Theme and format
The Fifth Elephant 2017 is a four-track conference on:
- Data engineering – building pipelines and platforms; exposure to latest open source tools for data mining and real-time analytics.
- Application of Machine Learning (ML) in diverse domains such as IOT, payments, e-commerce, education, ecology, government, agriculture, computational biology, social network analysis and emerging markets.
- Hands-on tutorials on data mining tools, and ML platforms and techniques.
- Off-the-record (OTR) sessions on privacy issues concerning data; building data pipelines; failure stories in ML; interesting problems to solve with data science; and other relevant topics.
The Fifth Elephant is a conference for practitioners, by practitioners.
Talk submissions are now closed.
You must submit the following details along with your proposal, or within 10 days of submission:
- Draft slides, mind map or a textual description detailing the structure and content of your talk.
- Link to a self-record, two-minute preview video, where you explain what your talk is about, and the key takeaways for participants. This preview video helps conference editors understand the lucidity of your thoughts and how invested you are in presenting insights beyond your use case. Please note that the preview video should be submitted irrespective of whether you have spoken at past editions of The Fifth Elephant.
- If you submit a workshop proposal, you must specify the target audience for your workshop; duration; number of participants you can accommodate; pre-requisites for the workshop; link to GitHub repositories and documents showing the full workshop plan.
About the conference
This year is the sixth edition of The Fifth Elephant. The conference is a renowned gathering of data scientists, programmers, analysts, researchers, and technologists working in the areas of data mining, analytics, machine learning and deep learning from different domains.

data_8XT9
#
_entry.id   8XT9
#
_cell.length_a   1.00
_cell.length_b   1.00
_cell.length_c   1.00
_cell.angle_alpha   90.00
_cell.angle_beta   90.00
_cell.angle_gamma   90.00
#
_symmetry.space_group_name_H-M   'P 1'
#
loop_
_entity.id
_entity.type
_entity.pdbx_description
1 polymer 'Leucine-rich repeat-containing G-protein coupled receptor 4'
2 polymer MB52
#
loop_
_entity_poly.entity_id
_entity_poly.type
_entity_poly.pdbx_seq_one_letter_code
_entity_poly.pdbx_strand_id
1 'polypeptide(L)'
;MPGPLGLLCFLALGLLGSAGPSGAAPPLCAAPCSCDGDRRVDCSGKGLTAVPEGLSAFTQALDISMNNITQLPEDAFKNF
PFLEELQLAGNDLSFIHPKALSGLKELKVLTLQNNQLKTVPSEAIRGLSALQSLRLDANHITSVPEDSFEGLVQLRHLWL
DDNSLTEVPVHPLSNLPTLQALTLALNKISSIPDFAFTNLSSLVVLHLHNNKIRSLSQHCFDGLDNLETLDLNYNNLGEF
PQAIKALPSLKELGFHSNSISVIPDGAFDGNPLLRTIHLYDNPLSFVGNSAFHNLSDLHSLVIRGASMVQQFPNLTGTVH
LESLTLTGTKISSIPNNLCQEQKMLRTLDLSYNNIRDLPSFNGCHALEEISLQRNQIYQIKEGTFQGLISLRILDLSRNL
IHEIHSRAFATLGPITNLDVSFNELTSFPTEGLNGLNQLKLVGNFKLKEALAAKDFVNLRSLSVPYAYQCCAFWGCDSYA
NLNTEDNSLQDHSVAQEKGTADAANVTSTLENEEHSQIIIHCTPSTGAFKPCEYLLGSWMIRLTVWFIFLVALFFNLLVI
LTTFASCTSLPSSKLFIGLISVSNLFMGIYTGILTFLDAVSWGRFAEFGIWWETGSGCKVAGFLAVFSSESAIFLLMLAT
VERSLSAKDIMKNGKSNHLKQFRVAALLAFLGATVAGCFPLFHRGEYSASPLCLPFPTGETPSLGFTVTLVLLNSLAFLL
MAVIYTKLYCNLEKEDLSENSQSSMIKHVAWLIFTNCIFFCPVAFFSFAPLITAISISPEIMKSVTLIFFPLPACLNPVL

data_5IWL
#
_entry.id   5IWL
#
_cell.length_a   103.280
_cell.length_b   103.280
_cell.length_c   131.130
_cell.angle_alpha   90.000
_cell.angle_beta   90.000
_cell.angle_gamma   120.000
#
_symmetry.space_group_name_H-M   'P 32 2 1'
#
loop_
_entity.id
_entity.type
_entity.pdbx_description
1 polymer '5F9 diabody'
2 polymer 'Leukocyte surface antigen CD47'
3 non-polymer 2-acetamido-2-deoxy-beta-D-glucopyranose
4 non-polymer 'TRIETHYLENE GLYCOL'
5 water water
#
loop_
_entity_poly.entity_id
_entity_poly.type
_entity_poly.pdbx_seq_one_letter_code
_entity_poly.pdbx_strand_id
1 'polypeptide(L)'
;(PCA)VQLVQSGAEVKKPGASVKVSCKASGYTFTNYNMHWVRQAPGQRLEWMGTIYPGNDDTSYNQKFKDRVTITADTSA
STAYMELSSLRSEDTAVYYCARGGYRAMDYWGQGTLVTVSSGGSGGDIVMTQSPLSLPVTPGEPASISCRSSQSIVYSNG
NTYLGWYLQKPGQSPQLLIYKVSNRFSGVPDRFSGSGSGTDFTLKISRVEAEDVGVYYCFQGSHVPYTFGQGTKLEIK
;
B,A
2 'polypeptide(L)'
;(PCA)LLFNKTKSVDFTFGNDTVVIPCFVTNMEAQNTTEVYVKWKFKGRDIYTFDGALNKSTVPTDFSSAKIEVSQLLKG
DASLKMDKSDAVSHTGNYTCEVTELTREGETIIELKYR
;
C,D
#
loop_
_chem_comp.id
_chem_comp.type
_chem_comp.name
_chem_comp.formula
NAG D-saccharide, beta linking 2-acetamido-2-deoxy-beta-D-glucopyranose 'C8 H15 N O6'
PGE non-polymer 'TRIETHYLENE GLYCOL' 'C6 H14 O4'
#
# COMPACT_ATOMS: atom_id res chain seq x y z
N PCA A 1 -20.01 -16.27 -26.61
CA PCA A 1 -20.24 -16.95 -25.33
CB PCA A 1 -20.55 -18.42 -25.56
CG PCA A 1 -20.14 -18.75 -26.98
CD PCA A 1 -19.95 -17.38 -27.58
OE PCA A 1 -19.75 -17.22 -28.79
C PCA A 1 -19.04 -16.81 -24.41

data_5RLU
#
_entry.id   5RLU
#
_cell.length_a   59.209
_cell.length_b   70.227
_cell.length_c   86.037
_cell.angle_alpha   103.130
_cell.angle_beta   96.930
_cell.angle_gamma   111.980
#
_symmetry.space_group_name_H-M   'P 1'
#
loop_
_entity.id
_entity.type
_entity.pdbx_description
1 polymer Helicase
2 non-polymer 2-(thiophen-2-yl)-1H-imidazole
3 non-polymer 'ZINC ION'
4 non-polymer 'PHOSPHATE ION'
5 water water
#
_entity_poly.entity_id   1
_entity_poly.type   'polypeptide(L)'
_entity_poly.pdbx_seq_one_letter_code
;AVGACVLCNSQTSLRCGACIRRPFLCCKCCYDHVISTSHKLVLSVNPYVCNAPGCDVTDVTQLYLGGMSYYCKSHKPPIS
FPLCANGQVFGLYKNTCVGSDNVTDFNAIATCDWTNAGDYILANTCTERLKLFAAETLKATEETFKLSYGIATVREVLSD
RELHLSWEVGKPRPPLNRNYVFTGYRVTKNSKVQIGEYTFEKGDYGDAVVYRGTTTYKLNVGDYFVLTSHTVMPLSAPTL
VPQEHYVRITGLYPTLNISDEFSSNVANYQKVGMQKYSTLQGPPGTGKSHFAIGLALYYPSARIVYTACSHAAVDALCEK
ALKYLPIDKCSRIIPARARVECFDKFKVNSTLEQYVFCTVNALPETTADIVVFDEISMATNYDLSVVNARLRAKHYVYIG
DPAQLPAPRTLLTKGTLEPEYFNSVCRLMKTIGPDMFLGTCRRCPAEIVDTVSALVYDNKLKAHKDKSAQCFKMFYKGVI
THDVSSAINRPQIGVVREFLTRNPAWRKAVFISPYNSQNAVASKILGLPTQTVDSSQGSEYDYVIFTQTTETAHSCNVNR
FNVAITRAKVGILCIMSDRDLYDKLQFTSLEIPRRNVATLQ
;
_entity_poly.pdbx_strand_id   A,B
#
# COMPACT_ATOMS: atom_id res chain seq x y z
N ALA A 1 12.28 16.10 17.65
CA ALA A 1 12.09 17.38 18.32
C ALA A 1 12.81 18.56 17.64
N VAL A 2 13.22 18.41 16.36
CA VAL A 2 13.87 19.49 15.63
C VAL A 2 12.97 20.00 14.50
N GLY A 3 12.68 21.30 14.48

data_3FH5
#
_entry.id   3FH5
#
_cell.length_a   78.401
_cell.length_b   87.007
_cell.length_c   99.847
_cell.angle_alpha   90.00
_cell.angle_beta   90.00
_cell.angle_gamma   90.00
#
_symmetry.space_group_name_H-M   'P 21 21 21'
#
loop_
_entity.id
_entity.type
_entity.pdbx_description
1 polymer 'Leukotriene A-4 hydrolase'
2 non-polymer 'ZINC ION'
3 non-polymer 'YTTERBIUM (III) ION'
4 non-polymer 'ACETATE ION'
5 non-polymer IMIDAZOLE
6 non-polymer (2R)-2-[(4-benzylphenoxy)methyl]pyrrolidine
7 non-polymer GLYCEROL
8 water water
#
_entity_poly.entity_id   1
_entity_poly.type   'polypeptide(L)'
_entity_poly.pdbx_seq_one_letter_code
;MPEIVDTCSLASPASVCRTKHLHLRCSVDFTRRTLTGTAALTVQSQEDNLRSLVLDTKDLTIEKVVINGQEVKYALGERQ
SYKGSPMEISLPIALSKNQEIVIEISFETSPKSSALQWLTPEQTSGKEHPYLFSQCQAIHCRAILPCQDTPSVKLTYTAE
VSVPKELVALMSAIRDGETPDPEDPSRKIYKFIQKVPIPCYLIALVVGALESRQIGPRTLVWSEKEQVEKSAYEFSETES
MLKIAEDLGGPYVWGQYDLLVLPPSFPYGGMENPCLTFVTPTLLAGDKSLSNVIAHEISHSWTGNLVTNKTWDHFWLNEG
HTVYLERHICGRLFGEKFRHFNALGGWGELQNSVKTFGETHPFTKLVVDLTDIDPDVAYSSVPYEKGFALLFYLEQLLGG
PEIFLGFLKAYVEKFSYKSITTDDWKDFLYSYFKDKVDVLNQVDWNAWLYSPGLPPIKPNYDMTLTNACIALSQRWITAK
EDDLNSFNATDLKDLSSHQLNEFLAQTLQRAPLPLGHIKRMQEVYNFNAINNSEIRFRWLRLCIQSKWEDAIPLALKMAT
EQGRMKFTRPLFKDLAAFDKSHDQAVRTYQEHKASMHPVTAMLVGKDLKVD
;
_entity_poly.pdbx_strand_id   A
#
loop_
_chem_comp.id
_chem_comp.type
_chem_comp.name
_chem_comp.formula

We invite proposals for the following sessions, with a clear focus on the big picture and insights that participants can apply in their work:
- Full-length, 40-minute talks.
- Crisp, 15-minute talks.
- Sponsored sessions, of 15 minutes and 40 minutes duration (limited slots available; subject to editorial scrutiny and approval).
- Hands-on tutorials and workshop sessions of 3-hour and 6-hour duration where participants follow instructors on their laptops.
- Off-the-record (OTR) sessions of 60-90 minutes duration.
- Proposals will be filtered and shortlisted by an Editorial Panel.
- Proposers, editors and community members must respond to comments as openly as possible so that the selection processs is transparent.
- Proposers are also encouraged to vote and comment on other proposals submitted here.
We will notify you if we move your proposal to the next round or reject it. A speaker is NOT confirmed for a slot unless we explicitly mention so in an email or over any other medium of communication.
Selected speakers must participate in one or two rounds of rehearsals before the conference. This is mandatory and helps you to prepare well for the conference.
There is only one speaker per session. Entry is free for selected speakers.
Partial or full grants, covering travel and accomodation are made available to speakers delivering full sessions (40 minutes) and workshops. Grants are limited, and are given in the order of preference to students, women, persons of non-binary genders, and speakers from Asia and Africa.
Commitment to Open Source